Sunday , October 17 2021

In March, Boeing's Starliner spacecraft will be ready for the first test flight



WASHINGTON Boeing is ready to launch its new astronaut taxi to the International Space Station (ISS) next month.

Together with SpaceX, NASA closed a private space company that began launching astronauts from US soil for the first time since the space shuttle program ended in 2011. The Boeing CST-100 Starliner will not receive any astronauts during the first flight to the ISS. After the robot is a robot with an orbiting laboratory, it will return to the ground to get off the parachutist in Texas.

If this pilot flight is going according to plan, in August Boeing will be ready to launch its first astronaut crew at the space station, Boeing spokesman Maribeth Davis Space.com introduced Boeing's vision for the future of space travel here. [How Boeing’s Commercial CST-100 Starliner Spacecraft Works]

In March 2018, the Boeing CST-100 Starliner will launch its first flight to the International Space Station.

In March 2018, the Boeing CST-100 Starliner will launch its first flight to the International Space Station.

Credit: Boeing

The mission called Orbital Flight Testing will be unveiled from the Canavert Air Force Station in Florida on the Atlas V missile provided by the United Launch Alliance. Initially, it was scheduled to start on August 27, 2018, but the anomaly during the trial, when the cancellation was launched, caused Boeing to delay the mission until they developed the issue. Although Starliner has not yet flown in space, it has completed successful parachutist tests within the Earth's atmosphere.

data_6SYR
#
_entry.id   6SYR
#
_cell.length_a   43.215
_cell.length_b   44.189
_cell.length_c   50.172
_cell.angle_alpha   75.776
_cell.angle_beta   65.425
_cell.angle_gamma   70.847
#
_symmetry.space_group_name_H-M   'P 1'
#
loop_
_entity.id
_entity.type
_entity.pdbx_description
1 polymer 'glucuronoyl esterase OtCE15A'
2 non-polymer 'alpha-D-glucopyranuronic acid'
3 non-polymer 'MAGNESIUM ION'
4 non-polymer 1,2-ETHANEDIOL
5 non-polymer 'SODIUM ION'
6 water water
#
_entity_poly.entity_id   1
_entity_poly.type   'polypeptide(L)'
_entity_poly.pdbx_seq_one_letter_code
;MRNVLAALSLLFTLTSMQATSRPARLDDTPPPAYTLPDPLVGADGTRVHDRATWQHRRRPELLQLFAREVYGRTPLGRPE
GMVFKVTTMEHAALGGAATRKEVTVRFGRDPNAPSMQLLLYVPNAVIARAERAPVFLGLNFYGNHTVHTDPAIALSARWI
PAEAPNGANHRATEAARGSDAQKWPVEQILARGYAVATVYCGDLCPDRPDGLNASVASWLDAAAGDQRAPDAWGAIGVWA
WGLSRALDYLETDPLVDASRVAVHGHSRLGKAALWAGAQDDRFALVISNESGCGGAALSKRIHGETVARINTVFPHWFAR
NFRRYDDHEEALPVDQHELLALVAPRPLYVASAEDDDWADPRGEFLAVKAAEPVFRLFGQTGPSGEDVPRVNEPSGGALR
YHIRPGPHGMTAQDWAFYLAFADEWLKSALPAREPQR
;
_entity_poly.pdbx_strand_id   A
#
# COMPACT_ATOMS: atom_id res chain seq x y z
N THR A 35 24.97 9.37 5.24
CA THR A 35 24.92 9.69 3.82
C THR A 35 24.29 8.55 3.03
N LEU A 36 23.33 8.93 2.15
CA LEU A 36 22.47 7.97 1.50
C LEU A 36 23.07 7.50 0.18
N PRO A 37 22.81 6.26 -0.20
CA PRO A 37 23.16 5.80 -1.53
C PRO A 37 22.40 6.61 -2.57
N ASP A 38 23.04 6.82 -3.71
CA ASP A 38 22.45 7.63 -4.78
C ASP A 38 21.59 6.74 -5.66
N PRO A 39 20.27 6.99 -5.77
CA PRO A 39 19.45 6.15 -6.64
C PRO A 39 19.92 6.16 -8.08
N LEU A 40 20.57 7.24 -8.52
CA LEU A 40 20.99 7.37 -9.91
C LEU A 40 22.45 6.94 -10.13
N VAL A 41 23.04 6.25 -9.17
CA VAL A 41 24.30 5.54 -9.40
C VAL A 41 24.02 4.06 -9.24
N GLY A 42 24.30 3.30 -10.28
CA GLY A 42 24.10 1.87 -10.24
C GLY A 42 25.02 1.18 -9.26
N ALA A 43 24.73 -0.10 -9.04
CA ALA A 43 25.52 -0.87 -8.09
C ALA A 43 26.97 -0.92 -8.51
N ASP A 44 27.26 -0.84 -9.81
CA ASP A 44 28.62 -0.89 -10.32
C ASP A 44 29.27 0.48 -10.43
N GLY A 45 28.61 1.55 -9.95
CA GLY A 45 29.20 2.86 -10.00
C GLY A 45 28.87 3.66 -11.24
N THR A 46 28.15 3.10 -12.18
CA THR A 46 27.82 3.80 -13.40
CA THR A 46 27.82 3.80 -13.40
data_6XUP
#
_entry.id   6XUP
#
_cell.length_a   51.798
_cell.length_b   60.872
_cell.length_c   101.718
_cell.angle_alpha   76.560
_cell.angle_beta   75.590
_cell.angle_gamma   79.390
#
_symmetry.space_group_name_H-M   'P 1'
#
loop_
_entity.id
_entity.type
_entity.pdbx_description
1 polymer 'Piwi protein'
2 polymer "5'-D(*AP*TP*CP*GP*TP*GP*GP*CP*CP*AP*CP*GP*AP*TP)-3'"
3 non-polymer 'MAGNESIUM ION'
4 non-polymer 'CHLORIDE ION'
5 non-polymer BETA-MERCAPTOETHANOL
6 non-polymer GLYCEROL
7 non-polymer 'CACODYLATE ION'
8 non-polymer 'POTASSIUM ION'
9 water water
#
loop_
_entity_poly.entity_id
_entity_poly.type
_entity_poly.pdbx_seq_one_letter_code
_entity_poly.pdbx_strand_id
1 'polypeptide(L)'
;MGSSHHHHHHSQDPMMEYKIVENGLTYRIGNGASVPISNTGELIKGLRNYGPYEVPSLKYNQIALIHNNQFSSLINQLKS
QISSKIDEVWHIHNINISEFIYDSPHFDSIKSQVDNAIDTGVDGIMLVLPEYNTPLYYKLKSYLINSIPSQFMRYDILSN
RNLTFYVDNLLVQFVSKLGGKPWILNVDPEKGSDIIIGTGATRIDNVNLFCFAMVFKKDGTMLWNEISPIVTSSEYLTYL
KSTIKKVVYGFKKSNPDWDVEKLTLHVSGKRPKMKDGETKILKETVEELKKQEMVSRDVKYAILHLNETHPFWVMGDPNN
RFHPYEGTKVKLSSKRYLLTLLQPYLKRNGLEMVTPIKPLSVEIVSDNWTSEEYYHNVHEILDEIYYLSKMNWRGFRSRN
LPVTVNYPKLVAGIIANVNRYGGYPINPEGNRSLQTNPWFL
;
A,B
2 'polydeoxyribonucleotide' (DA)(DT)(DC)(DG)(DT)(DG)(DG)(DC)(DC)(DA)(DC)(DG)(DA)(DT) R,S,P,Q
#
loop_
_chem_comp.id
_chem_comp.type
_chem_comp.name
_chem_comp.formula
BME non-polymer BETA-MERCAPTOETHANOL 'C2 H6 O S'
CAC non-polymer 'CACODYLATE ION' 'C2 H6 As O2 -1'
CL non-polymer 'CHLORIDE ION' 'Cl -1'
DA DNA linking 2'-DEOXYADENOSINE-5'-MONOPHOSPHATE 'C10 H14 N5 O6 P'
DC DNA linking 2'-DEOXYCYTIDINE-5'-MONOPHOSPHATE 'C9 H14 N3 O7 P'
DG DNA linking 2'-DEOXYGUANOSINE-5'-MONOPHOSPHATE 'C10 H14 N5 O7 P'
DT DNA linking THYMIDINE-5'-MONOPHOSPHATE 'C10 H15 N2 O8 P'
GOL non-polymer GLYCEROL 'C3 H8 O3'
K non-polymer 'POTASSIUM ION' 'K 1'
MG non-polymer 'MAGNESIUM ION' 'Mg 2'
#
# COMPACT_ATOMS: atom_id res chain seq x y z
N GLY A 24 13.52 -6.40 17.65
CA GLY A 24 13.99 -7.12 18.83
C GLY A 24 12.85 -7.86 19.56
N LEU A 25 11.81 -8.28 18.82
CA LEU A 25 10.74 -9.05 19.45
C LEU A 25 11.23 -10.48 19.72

Starliner will be the second of two new astronaut taxis to debut in the next few months. SpaceX Crew Dragon is currently scheduled to cancel its first unpainted test flight on February 28, and the aircraft serving the crew will sometimes follow in June.

Not only will Starliner and Dragon become the first spacecraft to launch astronauts from US soil for about eight years, but Boeing and SpaceX will also become the first private companies to launch people on the space station. As the bus left, NASA relied on Russia to launch astronauts on a space station using a Soyuz rocket capsule combination.

Send email to Hanneke Weitering at [email protected] or follow her @hannekescience. Follow us on Twitter @Spacedotcom and Facebook. Original article on Space.com.


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